When an illness hits or a health complication looks like it may turn serious, it’s common to be overcome by one thought: I can’t believe this is happening to me.
“[It’s] as if we’re exceptions to the rule,” she says. “Like, ‘I do everything right, and something wrong is happening to me.’ What I have to say to you is, there’s no such thing as an exception.”
Telling yourself that you are an exception, Myss continues, isn’t just inaccurate; it’s actually harmful.
“One of the most painful things you can tell yourself is that you are the exception to a rule,” she says. “That you are the exception to what happens to all living creatures. That somehow or other, you are living outside the laws of life. That what breaks down everybody else’s body can’t touch yours. That somehow, other people will age, but not you.”
[People think] that somehow, if you're a positive person, negative things shouldn't happen to you. Now, you just stop that.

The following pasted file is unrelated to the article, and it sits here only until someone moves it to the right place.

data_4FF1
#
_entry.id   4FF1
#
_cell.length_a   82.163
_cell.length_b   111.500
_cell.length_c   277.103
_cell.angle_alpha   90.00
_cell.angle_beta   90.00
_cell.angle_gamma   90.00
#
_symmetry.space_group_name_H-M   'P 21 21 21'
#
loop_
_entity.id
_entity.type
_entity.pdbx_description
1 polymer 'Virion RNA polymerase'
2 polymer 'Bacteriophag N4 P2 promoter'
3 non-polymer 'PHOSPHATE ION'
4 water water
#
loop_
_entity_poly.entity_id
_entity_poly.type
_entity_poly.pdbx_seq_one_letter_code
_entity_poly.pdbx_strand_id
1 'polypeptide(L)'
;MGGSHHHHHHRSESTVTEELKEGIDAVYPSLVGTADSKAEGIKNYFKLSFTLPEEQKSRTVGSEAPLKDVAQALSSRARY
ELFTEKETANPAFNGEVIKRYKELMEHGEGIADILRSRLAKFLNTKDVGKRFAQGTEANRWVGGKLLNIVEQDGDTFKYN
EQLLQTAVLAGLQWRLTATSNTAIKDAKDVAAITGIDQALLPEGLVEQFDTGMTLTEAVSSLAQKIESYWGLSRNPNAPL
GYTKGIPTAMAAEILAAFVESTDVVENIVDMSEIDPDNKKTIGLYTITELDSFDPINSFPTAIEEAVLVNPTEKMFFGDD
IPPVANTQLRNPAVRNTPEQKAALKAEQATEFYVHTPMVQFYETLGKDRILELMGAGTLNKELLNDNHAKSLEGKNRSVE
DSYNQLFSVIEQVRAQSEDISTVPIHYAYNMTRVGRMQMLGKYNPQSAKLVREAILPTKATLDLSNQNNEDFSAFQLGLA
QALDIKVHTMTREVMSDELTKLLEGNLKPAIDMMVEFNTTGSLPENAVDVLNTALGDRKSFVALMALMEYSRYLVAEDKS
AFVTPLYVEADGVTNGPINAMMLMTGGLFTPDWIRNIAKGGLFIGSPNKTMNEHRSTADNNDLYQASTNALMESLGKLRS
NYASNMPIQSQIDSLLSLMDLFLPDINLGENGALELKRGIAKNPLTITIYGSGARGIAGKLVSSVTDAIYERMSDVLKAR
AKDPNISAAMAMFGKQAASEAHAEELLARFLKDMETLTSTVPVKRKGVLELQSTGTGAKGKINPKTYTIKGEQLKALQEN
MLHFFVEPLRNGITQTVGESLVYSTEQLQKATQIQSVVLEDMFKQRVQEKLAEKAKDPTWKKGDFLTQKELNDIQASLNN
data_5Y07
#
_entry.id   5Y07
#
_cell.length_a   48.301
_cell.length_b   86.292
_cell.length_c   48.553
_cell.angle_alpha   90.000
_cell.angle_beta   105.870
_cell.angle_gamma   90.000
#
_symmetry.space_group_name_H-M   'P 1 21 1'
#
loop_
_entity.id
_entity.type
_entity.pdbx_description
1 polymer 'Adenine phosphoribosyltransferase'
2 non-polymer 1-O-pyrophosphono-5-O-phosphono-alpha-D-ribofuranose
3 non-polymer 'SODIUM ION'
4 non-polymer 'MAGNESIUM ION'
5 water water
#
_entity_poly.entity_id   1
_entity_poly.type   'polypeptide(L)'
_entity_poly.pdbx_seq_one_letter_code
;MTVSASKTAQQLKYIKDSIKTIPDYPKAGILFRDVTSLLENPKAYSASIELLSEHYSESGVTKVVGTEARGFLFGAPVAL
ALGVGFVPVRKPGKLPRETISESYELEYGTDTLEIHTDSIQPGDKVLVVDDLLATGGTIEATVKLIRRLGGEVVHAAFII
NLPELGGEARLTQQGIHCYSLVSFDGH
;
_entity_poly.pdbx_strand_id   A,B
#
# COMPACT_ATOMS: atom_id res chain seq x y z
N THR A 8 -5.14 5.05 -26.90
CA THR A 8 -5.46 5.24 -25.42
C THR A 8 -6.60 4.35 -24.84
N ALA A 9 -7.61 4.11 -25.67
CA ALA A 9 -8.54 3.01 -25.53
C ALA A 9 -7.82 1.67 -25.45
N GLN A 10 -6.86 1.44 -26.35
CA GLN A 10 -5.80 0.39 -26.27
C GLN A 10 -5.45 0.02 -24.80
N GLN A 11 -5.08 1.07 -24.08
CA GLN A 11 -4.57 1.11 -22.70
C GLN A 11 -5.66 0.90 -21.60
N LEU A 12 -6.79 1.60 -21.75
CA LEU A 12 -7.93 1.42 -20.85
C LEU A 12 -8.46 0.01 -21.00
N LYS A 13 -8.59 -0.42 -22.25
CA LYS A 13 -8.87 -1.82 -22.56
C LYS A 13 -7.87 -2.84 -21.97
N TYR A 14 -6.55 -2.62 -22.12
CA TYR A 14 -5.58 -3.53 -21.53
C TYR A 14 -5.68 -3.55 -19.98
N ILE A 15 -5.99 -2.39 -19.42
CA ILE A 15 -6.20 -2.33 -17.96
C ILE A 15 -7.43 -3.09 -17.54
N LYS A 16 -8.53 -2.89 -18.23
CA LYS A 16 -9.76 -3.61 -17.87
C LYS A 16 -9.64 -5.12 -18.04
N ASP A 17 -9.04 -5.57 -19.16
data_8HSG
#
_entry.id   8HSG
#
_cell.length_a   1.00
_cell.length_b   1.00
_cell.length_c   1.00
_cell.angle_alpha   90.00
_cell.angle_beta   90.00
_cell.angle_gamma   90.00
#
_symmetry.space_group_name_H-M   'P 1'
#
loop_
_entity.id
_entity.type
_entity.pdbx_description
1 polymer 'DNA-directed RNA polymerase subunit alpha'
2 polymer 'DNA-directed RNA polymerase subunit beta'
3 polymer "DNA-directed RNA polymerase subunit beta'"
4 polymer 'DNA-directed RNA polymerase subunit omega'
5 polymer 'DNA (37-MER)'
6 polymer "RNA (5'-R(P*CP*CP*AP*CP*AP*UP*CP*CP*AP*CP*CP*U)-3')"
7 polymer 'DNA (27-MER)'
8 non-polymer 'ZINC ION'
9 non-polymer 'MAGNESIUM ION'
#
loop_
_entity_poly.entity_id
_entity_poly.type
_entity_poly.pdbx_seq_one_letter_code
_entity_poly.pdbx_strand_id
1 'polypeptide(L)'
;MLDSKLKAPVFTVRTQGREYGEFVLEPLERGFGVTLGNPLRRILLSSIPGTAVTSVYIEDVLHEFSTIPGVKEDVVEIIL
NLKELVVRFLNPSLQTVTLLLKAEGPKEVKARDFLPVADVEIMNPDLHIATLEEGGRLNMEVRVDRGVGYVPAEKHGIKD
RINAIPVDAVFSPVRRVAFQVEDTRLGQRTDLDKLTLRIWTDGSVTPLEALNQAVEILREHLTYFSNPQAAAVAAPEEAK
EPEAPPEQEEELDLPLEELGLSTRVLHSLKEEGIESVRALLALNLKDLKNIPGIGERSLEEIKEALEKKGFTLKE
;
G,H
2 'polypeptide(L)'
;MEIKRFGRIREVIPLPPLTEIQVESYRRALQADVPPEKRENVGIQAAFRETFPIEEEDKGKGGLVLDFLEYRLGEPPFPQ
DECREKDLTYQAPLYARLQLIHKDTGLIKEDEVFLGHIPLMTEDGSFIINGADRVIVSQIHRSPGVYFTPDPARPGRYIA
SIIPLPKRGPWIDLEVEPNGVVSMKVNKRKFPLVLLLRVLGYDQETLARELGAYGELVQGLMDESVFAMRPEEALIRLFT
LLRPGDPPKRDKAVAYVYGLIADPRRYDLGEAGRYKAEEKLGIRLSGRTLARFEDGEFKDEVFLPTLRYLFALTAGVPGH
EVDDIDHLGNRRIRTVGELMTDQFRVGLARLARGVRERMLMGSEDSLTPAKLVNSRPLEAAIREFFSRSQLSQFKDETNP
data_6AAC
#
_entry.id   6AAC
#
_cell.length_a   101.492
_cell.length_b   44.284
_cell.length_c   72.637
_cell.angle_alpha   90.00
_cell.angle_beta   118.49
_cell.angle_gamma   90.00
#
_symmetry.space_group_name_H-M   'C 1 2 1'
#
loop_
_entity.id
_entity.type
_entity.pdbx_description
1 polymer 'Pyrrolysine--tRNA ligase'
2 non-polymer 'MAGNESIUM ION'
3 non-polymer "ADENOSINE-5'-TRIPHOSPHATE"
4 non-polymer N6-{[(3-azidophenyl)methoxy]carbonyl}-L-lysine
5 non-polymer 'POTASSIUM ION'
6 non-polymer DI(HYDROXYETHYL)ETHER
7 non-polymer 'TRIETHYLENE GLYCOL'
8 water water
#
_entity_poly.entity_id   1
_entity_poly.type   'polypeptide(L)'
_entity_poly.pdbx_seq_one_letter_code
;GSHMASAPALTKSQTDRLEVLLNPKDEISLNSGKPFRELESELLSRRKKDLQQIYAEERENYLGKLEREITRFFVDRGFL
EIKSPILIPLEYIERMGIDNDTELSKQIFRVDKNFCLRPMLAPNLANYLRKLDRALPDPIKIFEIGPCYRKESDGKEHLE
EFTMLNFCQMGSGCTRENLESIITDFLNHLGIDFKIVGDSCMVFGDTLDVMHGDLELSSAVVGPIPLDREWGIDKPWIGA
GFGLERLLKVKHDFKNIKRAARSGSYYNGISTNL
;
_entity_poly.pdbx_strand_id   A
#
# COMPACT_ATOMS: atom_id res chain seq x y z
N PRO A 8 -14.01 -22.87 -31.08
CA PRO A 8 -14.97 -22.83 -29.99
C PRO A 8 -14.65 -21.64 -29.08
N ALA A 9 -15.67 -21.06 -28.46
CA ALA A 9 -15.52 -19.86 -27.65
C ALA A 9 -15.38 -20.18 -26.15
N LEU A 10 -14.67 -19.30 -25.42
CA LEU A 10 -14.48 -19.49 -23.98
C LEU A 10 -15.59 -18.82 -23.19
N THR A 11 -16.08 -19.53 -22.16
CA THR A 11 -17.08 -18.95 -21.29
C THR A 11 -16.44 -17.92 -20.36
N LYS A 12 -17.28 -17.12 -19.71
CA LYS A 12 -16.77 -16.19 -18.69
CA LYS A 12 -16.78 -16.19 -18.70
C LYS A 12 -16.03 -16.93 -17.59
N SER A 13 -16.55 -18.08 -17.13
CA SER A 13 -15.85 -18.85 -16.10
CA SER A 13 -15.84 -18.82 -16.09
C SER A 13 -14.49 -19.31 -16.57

The reality is that upsetting things like illnesses happen to everyone. As Myss points out, it has nothing to do with what you may or may not deserve.
“[People think] that somehow, if you’re a positive person, negative things shouldn’t happen to you,” she says. “Now, you just stop that.”
Besides, Myss adds, it’s impossible to know enough about your past, present and future to make sweeping statements about your ultimate positivity in the first place.
“I want to put you in your bubble and say, ‘Well, what positive things do you think are protecting you?’ Is it your psychic positive, your emotional? How about all your past lives? How about your future lives?” she poses. “You can’t possibly know yourself that well.”
The sooner you can come to terms with the fact that you’re not the exception, the better prepared you’ll be to face what’s ahead, Myss concludes.
Another thing Myss suggests you stop saying: